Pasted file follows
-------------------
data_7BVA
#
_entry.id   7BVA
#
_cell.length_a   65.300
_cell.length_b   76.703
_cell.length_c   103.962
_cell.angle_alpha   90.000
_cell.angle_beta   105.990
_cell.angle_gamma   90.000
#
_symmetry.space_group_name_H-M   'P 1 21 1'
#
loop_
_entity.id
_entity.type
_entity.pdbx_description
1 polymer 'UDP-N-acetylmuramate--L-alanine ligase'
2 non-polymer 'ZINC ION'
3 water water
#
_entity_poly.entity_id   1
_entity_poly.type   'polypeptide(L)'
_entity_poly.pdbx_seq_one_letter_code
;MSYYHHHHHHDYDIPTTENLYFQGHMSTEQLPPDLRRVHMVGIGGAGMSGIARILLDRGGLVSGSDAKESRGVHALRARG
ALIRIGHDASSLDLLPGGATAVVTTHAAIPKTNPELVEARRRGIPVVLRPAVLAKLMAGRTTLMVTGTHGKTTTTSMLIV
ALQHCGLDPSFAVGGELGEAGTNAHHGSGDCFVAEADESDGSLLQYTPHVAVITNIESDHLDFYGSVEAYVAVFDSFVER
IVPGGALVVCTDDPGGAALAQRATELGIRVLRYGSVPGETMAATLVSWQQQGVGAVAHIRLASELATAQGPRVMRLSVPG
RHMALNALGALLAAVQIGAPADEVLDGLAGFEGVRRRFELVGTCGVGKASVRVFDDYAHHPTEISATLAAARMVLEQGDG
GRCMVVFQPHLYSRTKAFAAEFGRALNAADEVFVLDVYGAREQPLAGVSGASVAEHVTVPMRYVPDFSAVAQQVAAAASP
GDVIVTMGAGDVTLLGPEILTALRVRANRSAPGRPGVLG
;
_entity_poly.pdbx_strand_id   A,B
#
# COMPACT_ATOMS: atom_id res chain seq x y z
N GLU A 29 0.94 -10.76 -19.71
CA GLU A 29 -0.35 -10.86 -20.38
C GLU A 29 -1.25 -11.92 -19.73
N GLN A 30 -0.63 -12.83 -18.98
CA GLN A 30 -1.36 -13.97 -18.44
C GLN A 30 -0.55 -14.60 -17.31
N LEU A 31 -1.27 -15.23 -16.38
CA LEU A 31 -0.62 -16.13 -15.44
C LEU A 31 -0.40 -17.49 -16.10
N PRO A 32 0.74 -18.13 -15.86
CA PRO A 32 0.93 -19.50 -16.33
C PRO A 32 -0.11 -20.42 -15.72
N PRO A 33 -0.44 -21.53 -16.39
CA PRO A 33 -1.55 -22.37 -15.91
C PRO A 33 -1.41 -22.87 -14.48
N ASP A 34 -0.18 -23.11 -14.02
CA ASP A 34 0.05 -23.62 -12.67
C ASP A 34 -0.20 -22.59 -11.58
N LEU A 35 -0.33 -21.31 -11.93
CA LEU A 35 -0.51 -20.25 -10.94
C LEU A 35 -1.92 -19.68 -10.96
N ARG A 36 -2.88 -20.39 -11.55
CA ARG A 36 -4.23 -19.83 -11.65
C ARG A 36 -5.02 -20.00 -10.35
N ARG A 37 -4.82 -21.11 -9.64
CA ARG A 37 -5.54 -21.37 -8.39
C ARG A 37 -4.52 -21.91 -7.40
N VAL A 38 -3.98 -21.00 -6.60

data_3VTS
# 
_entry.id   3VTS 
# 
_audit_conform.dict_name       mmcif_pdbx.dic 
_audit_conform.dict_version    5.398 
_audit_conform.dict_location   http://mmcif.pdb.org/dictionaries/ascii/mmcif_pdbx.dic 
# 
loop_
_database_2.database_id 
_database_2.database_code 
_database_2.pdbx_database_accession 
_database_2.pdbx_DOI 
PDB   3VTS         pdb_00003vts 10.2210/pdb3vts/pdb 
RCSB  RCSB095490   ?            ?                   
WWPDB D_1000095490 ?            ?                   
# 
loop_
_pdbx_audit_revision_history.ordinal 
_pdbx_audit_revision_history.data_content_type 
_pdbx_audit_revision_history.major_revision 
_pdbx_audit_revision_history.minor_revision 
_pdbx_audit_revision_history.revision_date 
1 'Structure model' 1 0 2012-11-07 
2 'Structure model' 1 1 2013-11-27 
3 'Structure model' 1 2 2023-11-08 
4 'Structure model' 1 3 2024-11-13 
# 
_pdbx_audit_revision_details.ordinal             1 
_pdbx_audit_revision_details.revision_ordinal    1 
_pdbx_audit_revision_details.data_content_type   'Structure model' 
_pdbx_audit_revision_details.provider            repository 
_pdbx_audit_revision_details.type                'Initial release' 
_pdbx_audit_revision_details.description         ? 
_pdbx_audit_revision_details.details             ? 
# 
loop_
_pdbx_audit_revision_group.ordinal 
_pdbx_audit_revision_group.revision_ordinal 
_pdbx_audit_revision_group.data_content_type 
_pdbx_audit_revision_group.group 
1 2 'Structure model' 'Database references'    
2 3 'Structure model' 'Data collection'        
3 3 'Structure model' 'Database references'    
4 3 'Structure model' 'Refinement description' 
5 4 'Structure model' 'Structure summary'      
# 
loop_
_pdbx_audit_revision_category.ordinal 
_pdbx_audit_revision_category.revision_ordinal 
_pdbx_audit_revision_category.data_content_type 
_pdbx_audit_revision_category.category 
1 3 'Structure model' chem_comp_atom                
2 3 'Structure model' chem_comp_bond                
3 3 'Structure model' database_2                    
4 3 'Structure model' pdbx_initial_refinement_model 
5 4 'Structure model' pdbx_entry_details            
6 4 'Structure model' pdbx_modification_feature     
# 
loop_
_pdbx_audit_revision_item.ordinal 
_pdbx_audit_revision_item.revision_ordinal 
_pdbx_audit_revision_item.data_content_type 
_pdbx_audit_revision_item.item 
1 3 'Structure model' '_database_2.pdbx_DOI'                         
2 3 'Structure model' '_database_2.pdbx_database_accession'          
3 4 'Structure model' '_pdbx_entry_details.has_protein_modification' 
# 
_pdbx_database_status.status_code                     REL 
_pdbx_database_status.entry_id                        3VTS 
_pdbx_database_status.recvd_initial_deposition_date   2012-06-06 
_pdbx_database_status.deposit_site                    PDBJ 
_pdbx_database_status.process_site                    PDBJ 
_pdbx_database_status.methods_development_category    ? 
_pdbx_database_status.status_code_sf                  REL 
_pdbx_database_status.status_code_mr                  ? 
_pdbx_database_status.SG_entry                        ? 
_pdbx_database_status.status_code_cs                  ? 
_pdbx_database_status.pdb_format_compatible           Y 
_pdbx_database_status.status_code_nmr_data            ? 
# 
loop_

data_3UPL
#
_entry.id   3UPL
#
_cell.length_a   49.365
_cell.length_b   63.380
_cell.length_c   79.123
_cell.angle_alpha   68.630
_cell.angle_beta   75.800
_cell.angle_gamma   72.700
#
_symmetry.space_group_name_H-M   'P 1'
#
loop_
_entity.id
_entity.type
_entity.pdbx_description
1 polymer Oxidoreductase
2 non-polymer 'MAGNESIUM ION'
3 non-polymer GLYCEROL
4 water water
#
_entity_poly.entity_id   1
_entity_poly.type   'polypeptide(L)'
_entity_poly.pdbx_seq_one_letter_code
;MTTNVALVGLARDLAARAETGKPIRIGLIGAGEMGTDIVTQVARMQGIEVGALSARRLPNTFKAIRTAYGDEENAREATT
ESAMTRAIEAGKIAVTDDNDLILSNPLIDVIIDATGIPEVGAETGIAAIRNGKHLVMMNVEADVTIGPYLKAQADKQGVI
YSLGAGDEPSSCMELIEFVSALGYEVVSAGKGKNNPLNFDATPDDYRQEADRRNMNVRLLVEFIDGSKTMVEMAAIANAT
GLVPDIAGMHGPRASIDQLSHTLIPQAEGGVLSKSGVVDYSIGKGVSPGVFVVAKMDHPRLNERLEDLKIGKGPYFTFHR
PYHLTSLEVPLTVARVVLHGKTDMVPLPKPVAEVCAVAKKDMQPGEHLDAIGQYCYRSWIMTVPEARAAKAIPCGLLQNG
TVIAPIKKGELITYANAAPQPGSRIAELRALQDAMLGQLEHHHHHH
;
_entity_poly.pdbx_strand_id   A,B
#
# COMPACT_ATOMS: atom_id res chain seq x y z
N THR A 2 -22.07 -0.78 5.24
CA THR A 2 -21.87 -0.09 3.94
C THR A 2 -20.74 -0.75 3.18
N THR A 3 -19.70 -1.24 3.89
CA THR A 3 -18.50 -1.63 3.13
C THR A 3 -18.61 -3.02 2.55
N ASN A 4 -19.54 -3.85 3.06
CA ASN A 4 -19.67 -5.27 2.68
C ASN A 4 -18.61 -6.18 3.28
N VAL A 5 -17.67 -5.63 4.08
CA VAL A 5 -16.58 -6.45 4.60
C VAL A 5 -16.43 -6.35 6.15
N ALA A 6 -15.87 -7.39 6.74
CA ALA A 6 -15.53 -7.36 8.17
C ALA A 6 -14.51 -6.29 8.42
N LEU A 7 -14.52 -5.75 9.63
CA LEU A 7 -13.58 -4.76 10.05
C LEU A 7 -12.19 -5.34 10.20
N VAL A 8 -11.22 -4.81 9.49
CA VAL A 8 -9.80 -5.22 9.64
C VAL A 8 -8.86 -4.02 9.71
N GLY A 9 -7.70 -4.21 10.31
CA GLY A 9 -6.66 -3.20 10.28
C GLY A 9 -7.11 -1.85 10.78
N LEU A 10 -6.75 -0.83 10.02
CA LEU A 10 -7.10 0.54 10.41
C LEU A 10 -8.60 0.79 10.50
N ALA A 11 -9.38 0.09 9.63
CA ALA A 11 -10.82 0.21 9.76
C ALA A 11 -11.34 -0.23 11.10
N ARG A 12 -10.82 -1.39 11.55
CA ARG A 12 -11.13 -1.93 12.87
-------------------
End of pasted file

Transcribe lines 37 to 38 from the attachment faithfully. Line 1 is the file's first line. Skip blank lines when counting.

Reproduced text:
CA GLU A 29 -0.35 -10.86 -20.38
C GLU A 29 -1.25 -11.92 -19.73